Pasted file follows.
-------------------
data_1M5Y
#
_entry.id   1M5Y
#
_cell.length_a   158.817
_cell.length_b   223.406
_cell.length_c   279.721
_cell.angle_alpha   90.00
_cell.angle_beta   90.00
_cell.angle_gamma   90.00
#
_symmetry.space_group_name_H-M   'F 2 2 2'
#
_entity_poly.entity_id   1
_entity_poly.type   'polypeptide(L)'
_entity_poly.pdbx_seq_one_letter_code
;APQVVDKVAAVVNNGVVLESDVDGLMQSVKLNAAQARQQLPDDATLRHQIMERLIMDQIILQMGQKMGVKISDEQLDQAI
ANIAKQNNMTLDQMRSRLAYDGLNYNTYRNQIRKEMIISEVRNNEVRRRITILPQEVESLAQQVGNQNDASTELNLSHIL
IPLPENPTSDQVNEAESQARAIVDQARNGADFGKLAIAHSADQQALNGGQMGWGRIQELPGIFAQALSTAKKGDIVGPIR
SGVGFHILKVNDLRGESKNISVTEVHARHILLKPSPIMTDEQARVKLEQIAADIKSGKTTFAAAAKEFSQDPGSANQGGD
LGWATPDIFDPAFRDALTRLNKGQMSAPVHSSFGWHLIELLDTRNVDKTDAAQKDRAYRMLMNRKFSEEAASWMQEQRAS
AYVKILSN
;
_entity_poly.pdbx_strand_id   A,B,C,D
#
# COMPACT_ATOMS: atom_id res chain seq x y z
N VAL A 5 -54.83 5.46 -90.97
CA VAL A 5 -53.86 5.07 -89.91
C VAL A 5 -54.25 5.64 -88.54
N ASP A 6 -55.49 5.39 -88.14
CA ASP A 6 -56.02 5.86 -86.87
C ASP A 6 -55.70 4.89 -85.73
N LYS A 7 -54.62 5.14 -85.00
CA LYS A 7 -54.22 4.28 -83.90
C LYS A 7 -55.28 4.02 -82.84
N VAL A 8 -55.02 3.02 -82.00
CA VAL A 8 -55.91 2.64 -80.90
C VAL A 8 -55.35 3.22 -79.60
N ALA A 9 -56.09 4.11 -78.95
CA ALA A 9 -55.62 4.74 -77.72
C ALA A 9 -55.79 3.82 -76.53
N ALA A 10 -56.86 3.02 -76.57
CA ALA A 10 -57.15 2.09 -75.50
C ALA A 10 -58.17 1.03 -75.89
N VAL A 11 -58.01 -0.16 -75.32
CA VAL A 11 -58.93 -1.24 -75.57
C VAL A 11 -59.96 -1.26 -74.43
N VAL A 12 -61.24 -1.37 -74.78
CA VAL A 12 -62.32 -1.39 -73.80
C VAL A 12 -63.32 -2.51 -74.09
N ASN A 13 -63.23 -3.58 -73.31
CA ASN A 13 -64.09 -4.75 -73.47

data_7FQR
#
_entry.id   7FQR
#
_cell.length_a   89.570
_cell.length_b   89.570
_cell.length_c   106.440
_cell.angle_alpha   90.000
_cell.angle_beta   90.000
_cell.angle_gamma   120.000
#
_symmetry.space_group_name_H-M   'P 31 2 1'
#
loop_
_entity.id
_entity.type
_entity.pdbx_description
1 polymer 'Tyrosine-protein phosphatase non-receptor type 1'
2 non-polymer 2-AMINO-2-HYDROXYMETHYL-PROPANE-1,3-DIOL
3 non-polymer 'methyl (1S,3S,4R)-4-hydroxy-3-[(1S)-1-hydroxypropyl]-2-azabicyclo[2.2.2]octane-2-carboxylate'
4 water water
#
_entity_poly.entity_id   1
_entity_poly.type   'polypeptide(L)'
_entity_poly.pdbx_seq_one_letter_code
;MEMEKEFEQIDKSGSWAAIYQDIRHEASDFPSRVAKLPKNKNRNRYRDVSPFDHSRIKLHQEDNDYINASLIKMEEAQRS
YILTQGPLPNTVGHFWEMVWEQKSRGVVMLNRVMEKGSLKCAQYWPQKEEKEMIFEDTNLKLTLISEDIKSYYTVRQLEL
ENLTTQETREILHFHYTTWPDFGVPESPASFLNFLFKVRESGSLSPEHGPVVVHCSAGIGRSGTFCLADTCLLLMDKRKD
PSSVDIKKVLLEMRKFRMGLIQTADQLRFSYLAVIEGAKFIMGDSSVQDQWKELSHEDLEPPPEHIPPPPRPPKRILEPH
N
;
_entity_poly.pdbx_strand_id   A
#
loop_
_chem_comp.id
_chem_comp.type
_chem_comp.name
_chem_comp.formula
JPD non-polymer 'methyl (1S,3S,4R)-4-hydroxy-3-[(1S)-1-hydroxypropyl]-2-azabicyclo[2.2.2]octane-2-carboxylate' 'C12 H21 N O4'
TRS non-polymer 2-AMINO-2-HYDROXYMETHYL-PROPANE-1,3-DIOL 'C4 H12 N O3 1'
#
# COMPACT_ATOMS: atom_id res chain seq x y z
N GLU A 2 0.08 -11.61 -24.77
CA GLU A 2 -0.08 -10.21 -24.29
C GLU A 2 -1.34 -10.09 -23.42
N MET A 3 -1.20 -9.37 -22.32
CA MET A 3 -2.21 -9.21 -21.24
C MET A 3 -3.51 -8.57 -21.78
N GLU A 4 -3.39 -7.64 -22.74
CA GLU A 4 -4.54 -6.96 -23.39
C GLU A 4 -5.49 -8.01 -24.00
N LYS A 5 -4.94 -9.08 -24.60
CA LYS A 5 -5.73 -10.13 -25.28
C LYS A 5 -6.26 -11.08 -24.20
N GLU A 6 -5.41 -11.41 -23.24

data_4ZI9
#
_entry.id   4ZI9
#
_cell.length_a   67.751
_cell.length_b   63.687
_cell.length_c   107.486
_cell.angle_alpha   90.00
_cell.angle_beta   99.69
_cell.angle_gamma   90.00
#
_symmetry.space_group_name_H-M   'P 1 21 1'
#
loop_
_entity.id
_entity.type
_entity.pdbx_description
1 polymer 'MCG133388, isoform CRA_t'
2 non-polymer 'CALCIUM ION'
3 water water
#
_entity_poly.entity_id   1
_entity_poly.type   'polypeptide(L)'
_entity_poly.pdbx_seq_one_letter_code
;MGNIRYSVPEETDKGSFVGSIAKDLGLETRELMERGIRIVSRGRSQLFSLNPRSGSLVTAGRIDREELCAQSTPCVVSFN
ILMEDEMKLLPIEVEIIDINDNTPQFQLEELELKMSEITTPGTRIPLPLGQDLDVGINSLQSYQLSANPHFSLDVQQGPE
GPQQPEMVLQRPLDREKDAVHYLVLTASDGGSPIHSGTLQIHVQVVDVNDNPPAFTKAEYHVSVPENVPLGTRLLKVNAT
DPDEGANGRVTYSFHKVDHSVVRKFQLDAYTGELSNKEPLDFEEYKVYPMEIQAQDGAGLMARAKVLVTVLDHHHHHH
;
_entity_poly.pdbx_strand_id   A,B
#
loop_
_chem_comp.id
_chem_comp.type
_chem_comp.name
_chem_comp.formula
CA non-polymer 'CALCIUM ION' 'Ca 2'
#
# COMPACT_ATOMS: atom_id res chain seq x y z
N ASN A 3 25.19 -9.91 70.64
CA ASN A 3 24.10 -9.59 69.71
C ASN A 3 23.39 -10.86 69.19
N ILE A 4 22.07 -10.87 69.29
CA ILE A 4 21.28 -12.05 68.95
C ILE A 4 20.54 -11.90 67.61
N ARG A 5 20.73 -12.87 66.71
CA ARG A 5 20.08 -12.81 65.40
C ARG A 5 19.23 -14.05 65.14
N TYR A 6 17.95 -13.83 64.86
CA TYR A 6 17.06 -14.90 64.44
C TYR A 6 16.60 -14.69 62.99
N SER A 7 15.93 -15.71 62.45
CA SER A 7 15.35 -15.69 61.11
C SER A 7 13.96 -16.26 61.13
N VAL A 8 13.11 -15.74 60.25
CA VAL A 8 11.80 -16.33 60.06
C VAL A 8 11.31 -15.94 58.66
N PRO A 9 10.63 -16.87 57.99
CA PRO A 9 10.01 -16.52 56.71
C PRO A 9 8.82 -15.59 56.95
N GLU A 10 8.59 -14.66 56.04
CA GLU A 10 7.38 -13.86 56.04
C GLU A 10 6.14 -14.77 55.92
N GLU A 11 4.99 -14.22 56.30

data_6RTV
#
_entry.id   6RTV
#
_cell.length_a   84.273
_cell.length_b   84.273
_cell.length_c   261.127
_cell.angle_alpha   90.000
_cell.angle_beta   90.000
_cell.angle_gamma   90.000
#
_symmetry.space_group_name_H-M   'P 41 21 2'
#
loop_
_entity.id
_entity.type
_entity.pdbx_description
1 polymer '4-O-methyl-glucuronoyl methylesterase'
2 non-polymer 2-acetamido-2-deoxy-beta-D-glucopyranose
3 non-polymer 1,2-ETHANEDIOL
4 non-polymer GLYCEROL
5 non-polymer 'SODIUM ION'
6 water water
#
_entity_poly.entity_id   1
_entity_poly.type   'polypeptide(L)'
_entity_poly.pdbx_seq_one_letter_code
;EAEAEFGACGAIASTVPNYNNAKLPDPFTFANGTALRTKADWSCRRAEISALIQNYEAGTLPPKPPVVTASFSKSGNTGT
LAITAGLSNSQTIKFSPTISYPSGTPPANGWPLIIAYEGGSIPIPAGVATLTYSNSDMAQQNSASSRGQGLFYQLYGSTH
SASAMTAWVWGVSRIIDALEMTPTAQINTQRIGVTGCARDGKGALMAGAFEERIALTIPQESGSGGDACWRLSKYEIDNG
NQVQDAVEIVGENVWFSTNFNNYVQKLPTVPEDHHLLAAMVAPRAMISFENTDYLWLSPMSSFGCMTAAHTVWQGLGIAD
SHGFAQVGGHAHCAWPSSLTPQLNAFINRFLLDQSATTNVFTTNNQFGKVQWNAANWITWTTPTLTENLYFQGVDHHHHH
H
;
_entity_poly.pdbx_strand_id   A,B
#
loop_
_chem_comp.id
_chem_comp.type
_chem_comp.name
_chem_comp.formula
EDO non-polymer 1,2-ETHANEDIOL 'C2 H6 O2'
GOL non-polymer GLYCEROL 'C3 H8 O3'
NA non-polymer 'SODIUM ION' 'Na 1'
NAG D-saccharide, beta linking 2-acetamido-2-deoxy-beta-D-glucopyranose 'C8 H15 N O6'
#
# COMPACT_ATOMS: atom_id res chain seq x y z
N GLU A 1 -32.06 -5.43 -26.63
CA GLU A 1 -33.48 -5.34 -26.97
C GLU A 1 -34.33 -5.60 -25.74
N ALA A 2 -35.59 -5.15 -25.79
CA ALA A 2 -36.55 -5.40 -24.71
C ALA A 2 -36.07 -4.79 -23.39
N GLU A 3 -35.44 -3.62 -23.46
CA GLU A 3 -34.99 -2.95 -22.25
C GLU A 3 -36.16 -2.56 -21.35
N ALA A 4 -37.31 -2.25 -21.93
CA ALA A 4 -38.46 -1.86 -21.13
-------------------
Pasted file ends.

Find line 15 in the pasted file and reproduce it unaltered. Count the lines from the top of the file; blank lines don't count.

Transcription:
_entity_poly.type   'polypeptide(L)'